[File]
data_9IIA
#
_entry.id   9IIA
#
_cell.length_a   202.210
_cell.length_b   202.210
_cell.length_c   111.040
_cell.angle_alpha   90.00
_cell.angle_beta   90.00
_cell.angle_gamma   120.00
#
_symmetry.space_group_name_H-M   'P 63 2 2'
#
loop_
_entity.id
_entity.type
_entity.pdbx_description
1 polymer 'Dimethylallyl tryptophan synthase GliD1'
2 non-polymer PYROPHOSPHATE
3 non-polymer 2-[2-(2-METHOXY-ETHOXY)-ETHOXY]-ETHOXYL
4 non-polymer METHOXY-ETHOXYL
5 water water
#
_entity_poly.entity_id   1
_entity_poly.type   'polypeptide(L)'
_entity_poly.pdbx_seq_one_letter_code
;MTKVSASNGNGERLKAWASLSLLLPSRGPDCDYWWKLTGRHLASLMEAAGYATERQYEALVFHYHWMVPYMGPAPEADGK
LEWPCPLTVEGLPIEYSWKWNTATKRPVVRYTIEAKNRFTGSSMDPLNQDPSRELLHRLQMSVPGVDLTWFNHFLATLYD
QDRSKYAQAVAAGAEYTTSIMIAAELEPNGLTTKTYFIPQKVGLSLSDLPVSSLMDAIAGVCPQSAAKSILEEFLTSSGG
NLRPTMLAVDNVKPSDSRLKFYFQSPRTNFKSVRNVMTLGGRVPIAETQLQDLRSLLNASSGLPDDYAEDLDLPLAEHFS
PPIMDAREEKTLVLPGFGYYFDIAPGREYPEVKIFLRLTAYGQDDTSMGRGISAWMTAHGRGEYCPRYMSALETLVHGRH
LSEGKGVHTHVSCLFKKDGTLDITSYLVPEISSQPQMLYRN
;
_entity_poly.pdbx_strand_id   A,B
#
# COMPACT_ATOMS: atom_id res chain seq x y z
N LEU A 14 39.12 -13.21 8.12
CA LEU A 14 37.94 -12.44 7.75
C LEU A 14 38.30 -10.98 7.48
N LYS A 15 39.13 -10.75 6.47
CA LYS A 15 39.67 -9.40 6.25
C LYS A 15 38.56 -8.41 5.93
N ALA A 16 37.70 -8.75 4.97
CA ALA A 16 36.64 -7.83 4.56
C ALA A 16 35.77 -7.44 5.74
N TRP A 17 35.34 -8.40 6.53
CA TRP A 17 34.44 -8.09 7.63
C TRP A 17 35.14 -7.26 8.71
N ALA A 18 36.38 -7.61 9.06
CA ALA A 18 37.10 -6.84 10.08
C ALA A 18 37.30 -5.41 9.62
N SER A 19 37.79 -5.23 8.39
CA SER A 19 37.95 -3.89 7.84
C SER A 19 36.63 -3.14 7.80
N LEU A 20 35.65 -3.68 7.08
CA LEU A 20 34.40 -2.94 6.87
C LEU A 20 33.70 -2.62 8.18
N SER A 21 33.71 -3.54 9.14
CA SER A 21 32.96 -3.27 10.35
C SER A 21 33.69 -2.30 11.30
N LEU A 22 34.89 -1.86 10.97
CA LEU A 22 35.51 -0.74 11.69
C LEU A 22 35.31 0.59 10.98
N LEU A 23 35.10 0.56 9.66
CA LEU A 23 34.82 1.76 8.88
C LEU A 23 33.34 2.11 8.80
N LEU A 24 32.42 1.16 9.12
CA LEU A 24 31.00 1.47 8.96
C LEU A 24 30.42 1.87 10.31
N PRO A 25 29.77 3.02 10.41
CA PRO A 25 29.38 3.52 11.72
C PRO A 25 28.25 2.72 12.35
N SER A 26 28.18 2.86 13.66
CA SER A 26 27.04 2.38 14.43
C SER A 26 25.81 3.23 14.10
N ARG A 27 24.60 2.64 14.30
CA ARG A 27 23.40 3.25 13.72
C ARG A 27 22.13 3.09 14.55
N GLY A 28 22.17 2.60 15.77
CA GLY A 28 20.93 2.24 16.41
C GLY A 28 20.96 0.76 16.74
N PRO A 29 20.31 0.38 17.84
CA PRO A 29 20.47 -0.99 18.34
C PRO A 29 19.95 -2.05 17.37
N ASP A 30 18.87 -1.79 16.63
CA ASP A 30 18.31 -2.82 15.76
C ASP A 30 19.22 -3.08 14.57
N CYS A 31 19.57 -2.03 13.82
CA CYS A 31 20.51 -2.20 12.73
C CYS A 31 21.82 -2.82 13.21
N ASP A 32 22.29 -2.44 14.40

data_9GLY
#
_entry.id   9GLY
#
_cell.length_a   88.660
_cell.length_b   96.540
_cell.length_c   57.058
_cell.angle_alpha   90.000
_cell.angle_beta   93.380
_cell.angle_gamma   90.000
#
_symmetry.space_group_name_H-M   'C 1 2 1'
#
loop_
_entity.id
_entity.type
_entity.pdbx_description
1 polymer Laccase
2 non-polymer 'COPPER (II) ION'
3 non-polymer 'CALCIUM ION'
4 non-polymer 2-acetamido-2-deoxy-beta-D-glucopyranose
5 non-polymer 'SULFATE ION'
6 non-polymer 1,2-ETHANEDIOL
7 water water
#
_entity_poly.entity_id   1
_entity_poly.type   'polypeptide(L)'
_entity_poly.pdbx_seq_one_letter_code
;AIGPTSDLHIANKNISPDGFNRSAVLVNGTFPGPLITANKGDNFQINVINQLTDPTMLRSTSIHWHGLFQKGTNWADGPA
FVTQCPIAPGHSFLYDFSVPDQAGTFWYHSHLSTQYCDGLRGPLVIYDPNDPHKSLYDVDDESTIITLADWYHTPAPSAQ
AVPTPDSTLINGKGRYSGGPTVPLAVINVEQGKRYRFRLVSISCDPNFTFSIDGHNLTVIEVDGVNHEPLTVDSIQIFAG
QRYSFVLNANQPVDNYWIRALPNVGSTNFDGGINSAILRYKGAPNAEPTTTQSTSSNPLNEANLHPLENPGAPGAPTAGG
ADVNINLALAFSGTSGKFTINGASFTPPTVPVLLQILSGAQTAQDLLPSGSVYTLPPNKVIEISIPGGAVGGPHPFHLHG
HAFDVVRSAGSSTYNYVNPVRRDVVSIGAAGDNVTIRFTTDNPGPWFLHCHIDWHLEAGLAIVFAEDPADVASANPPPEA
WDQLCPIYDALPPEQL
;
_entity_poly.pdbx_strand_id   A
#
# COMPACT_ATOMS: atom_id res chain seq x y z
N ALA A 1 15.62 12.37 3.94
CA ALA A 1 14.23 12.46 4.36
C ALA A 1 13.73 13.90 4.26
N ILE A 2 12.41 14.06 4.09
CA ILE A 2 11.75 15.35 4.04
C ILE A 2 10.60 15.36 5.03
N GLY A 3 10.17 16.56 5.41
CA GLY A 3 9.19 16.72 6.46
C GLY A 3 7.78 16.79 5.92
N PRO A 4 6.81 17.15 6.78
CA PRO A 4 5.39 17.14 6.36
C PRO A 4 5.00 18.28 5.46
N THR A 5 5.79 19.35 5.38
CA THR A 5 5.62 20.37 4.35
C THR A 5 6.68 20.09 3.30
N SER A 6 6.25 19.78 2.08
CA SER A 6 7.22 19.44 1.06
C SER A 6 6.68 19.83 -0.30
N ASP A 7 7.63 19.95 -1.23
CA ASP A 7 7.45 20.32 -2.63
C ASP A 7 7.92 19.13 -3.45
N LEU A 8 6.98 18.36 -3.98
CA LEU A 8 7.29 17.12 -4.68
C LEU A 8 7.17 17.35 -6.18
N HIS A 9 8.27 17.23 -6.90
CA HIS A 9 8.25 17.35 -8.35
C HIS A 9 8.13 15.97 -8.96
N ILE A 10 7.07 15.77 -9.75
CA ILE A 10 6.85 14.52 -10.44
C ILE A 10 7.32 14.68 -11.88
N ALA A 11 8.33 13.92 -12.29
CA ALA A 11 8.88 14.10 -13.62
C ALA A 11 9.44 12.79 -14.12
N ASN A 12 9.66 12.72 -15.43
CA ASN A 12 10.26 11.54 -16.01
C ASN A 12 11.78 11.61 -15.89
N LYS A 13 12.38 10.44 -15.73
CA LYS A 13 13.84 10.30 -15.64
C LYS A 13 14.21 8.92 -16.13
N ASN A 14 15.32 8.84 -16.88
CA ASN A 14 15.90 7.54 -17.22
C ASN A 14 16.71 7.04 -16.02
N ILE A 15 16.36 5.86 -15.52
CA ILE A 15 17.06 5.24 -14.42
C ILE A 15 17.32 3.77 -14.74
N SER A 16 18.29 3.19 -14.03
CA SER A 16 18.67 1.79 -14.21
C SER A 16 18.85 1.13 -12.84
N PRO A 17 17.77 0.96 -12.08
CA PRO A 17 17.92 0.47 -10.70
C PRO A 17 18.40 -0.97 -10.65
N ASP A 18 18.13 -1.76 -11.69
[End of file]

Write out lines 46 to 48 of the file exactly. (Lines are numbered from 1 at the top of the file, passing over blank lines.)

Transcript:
N TRP A 17 35.34 -8.40 6.53
CA TRP A 17 34.44 -8.09 7.63
C TRP A 17 35.14 -7.26 8.71